John Markus’s barbecue odyssey began with a man who once wore a satellite dish on his head and who, more recently, asked a question that contributed to attorney general Jeff Sessions recusing himself from investigations into Russia’s role in the 2016 presidential election.
Markus was already a well-established TV writer, with credits on seminal shows such as Taxi, The Cosby Show and The Larry Sanders Show, when he began working with Al Franken, the comedian turned august senator from Minnesota. In the late 1990s, Markus and Franken were sequestered at Markus’s house in the New York’s Hudson Valley working on the NBC sitcom LateLine when Franken proclaimed that he knew how to make he made the best ribs in all of New England.
While Markus thought the boast was equivalent to being the best Jewish basketball player in the NBA, it didn’t stop the two from recreating Franken’s recipe, which involved placing a half dozen racks of ribs in a Hefty bag filled with gallons of soy sauce, sugar and garlic and marinating the concoction overnight before grilling them. After a long day of scriptwriting, the two sat down to enjoy the fruits of their labor and…“they were the worst things I had ever had. I couldn’t chew them,” Markus recalls.
Despite that less-than-stellar meal, Markus started going down a rabbit hole to figure out why BBQ was such a beloved cuisine, why Franken’s ribs were so bad (for the record: Franken loved them) and what could be done to make them better. His quest first led him to Kansas City, where he met Paul Kirk, a member of the BBQ Hall of Fame (yes, it’s a real thing) and a pitmaster whose book on BBQ is a bible of sorts for fans of meat and fire.
Then when Franken became a talk radio host on Air America, Markus became a correspondent on the show who traveled around the country in search of the best BBQ and people who hated Al Franken for a segment they called “Good Ribbin’”. That’s where Markus met world champion Chris Lilly of Alabama’s legendary Big Bob Gibson restaurant. Lilly became a mentor and propelled Markus’s knowledge of BBQ to even greater heights.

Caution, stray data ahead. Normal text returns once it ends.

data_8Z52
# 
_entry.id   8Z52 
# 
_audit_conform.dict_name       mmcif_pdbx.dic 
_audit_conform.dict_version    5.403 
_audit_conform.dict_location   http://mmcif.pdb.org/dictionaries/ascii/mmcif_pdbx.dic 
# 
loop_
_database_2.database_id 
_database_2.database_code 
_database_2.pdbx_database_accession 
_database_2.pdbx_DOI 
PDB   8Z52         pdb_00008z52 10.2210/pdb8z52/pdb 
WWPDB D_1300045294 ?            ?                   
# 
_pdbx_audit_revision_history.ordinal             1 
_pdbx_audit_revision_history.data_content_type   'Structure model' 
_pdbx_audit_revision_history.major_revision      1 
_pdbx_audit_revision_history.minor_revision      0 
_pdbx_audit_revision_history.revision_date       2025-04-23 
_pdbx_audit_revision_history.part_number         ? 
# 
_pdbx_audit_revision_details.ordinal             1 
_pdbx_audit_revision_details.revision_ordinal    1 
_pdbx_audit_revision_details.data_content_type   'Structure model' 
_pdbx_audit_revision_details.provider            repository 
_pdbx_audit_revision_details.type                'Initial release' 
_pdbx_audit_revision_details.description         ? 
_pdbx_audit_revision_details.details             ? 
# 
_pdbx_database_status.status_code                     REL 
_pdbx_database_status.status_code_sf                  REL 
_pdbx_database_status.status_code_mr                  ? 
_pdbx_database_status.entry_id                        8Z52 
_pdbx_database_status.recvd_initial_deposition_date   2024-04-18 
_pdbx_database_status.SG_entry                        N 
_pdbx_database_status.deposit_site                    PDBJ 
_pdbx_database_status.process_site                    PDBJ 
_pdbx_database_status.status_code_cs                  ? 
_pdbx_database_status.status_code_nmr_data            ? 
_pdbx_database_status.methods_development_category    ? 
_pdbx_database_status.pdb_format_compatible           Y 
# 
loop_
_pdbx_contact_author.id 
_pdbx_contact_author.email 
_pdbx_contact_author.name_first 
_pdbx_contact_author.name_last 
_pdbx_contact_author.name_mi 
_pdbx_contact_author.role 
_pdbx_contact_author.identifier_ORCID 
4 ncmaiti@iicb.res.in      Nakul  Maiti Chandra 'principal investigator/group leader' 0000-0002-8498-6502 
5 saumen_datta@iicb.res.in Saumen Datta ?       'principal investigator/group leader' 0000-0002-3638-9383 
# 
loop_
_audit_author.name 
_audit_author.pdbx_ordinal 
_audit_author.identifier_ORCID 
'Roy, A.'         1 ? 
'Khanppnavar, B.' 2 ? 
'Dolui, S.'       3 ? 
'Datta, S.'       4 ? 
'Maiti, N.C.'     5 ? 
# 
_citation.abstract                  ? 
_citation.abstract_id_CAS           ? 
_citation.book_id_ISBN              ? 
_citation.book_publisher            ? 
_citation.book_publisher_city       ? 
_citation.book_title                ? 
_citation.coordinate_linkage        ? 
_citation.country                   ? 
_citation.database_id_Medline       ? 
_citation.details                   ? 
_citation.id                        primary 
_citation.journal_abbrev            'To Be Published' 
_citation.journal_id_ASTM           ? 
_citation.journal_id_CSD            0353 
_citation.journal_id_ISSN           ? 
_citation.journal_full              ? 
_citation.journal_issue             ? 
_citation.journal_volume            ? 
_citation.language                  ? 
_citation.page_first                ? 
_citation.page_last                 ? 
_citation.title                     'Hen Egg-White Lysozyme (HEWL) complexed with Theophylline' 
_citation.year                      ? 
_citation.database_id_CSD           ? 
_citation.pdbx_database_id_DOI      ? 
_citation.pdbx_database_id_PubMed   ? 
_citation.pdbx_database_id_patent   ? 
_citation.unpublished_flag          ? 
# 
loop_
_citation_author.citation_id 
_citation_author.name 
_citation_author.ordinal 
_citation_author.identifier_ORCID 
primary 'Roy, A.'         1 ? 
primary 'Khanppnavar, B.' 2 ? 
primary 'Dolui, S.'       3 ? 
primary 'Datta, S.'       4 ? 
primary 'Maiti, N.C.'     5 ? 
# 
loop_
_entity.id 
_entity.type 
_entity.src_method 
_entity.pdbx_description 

Today, Markus is one of the most influential people in BBQ, which has become an even more beloved cuisine than when his quest first began. He is the creator of the popular TLC show BBQ Pitmasters and a well-respected cook in his own right. For Markus, the appeal of BBQ is simple. “It’s primal. You’re literally cooking primal cuts of beef, so it has an appeal on a visceral level,” he says. “And it’s authentic and straightforward. Having a BBQ reminds us of simpler times. It is honest food and probably in the Top 3 of comfort foods.”
With his deep knowledge of all things, B, B and Q, we asked Markus for some tips to help guys master the grill as summer kicks off.
Know Thy Butcher
Most people just buy whatever is on top of the pile at the supermarket. Don’t do that. Having a good BBQ starts with having good meat and that starts with having a good butcher. “You don’t want someone who looks like they got this job a few weeks ago. This is a yearlong apprenticeship at the very least,” says Markus. “There are some butchers in their 20s that are really good. I’ve just never met one.”
Get The Good Stuff
When buying a steak, Markus recommends looking for one with a healthy red color and white fat that is marbled throughout. Grain-finished beef tastes better than grass-fed because the grain allows the cow to get some fat on its bones. That fat equals flavor. For burgers, ask for ground beef that is a mix of chuck, brisket, and short rib. “Make sure the butcher can guarantee that it’s at least 80/20, 80% lean to 20% fat. I even like to go 70/30. That’s extreme, but I like it,” Markus says.